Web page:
Parliamentarians in the UK have warned that the government is not making the effort needed to reach its target of diagnosing three quarters of cancer cases at an early stage.
If urgent action is not taken, England is at risk of remaining a laggard in cancer care among comparable countries like Australia and Canada, according to a new report from the Health and Social Care Committee.
It blames the situation on staffing shortages and continuing disruption caused by the pandemic, noting that 36,000 fewer people in England and 45,000 fewer in the UK began cancer treatment during the pandemic compared to previous years.
“Witnesses described having to ration treatment, likening working in cancer services during the pandemic to working 25 years ago,” it continues, adding: “the effect of reluctance to come forward, late diagnosis and delayed treatment will almost certainly mean that many lives will end prematurely.”
At the moment around 54% of cancers are detected early – in stage I or II – which gives patients a better chance of successful treatment and survival. By 2028, the objective is to raise that to 75%, according to the NHS Long Term Plan.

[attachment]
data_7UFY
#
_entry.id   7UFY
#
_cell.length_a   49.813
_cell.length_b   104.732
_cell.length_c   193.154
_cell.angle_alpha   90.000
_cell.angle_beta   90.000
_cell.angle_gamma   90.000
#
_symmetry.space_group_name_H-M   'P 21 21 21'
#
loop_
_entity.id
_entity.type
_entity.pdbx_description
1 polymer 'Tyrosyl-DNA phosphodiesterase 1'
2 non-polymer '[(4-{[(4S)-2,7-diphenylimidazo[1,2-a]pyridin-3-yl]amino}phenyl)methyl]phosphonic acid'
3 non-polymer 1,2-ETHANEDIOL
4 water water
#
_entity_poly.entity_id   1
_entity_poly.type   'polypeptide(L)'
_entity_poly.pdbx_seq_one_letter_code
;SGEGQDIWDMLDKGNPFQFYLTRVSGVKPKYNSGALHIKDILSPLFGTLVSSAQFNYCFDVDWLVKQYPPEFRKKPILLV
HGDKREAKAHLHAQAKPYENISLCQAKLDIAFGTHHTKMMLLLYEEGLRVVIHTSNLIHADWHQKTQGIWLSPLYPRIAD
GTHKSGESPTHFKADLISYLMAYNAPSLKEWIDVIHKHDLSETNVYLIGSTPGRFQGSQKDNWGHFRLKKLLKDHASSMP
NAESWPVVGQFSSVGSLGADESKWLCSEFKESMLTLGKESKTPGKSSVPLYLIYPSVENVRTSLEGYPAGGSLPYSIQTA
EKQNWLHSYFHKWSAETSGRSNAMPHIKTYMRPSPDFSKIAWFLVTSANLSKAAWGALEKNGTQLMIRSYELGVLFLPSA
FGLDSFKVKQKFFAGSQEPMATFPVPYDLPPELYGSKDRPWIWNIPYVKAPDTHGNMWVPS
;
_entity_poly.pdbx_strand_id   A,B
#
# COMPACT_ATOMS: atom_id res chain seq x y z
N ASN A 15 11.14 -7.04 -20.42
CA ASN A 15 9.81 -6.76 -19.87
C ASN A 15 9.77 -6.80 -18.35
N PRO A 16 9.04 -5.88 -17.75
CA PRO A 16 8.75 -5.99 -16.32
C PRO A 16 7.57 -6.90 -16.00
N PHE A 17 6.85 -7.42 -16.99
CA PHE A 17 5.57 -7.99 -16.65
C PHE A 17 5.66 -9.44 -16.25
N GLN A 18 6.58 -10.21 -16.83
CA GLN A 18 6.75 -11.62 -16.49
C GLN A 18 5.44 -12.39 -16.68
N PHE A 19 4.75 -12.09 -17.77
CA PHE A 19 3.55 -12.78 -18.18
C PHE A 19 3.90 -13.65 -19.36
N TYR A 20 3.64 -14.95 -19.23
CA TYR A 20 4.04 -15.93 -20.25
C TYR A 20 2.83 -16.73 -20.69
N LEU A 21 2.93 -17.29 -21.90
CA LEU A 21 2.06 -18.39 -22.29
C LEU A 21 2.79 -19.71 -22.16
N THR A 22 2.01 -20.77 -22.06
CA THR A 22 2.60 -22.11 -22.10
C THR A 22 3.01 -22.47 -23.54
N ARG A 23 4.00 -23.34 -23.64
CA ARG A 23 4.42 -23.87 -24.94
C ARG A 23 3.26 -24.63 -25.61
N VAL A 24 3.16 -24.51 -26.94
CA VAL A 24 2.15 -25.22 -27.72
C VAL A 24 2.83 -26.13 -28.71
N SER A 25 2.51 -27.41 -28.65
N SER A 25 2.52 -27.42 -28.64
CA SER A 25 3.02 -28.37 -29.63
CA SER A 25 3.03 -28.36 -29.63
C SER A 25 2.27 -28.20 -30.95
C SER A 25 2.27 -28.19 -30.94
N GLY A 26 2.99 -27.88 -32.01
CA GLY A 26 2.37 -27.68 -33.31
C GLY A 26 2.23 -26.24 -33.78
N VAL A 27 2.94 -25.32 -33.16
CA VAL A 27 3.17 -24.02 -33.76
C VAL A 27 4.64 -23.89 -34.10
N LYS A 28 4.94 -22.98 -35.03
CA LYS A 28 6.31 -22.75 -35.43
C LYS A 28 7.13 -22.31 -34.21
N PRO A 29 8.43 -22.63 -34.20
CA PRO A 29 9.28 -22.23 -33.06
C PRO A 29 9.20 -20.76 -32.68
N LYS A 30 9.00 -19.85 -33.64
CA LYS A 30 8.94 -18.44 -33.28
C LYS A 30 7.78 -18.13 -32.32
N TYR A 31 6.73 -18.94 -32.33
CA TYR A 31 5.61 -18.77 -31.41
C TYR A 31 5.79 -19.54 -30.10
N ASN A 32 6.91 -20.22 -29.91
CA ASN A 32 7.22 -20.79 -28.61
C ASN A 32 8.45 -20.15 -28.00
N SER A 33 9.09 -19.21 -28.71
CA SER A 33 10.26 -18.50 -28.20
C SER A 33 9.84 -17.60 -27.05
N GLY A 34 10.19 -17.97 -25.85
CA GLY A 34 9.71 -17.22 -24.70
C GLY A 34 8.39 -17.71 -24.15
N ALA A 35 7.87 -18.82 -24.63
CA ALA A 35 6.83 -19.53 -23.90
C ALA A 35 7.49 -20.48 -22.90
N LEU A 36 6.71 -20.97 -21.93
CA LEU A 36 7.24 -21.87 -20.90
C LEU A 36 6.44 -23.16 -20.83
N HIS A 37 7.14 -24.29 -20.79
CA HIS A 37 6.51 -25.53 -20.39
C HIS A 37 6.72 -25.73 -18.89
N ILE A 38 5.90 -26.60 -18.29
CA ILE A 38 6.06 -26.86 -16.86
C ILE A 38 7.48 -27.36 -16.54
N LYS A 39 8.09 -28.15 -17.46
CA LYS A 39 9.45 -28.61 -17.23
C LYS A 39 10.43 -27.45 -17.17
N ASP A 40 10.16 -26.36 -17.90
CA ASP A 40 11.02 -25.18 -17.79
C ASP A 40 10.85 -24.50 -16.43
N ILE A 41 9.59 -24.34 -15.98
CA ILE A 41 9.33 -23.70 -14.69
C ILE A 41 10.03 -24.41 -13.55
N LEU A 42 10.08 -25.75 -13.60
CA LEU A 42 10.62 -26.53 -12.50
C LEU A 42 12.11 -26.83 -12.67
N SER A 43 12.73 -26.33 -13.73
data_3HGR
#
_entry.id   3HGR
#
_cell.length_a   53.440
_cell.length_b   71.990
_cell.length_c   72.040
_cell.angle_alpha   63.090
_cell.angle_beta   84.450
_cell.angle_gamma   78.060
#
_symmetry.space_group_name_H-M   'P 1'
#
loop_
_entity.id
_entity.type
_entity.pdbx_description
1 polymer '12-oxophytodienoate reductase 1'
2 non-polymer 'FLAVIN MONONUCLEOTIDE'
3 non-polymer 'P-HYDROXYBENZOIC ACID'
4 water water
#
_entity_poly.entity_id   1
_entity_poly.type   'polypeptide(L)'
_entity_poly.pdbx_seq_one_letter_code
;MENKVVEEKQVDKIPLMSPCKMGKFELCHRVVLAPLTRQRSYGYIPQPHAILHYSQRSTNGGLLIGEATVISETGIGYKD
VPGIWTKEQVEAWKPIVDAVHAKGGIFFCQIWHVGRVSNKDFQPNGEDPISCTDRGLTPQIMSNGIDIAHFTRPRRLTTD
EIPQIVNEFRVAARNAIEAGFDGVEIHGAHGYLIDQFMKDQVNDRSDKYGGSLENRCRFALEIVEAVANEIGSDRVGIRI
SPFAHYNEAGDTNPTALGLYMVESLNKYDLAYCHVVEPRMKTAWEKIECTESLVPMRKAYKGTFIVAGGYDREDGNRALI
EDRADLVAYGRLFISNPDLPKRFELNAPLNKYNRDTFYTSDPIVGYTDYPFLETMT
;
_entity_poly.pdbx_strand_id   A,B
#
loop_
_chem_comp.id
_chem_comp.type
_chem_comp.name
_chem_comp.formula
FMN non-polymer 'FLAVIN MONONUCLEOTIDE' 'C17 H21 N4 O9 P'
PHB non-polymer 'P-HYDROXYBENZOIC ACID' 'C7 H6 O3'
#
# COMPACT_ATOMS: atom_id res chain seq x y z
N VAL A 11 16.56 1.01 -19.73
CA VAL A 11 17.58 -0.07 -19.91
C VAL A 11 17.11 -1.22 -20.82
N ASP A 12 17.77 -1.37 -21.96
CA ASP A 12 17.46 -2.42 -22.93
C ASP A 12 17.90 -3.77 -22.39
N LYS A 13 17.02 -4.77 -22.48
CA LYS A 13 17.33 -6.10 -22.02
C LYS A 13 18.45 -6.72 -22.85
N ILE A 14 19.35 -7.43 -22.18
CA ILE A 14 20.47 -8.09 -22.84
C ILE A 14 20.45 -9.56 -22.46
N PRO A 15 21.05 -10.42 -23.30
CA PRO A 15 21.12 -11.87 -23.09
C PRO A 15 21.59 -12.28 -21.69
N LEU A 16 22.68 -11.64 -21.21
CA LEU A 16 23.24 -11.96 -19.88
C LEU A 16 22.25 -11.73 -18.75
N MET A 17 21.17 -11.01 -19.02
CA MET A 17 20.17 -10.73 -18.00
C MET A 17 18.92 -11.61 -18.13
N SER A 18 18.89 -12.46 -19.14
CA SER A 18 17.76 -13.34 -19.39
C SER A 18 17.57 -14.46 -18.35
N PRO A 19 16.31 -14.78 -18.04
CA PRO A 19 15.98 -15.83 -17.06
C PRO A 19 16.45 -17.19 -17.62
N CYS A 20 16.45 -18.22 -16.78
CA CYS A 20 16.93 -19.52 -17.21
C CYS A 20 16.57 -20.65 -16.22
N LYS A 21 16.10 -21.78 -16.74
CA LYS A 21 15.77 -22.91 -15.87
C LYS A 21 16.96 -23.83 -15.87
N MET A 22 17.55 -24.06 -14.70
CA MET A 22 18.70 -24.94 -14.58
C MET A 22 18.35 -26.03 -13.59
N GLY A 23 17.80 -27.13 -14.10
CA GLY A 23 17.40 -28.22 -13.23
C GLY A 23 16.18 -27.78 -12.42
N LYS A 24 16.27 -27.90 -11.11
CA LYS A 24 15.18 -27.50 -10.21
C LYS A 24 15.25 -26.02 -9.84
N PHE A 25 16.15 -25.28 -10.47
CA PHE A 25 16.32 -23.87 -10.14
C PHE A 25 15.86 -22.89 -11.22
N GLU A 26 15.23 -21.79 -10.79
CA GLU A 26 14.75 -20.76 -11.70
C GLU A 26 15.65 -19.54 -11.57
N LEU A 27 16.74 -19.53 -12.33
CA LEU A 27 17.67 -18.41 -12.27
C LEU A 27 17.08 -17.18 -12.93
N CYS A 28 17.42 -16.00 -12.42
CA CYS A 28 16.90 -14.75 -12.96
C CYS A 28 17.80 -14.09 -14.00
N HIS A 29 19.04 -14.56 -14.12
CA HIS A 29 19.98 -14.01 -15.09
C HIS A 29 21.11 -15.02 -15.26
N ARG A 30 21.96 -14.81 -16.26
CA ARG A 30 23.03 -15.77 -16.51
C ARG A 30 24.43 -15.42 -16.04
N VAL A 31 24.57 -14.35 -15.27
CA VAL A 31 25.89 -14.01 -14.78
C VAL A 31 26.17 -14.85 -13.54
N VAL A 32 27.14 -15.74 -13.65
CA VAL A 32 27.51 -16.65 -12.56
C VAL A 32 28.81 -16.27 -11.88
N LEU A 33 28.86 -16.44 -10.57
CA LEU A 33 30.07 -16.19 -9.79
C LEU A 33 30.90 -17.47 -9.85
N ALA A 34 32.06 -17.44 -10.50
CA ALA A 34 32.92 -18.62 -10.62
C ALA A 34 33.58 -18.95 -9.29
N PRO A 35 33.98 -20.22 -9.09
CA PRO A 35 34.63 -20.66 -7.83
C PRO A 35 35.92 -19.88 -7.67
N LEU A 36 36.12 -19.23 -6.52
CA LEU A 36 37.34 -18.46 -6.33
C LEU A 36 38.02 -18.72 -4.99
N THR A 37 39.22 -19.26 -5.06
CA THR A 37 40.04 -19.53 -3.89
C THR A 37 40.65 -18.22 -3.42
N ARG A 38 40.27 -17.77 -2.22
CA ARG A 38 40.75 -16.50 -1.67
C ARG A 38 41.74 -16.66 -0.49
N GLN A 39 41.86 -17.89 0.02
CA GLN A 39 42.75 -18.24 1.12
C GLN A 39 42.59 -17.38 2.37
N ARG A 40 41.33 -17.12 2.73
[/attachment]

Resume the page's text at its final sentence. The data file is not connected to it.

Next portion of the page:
Currently the NHS is estimated to have a shortfall of 189 clinical oncologists, 390 consultant pathologists and 1,939 radiologists, and is expected to be short of 3,371 specialist cancer nurses by 2030.
“There appears to be no detailed plan to address such shortages which threaten diagnosis, treatment and research equally,” say the MPs. Without action, the committee warns that that more than 340,000 people could miss out on an early cancer diagnosis.
On the plus side, the panel welcomed the government’s recent announcement of a network of 160 new cancer testing centres at an investment of £2.3 billion, but note this will need to be matched by a scaling up of treatment capacity for those diagnosed.
The government has meanwhile launched some other projects to try to improve early diagnosis, including a large-scale trial of a blood test caller Galleri that could detect dozens of different forms of cancer before symptoms appear.
Results from that are expected next year, but even if positive the approach is unlikely to be more widely available for a year or two thereafter.
Health Secretary Sajid Javid promised a new 10-year strategic plan for cancer in February, with the aim of making the UK the ‘best in Europe’ for oncology care.
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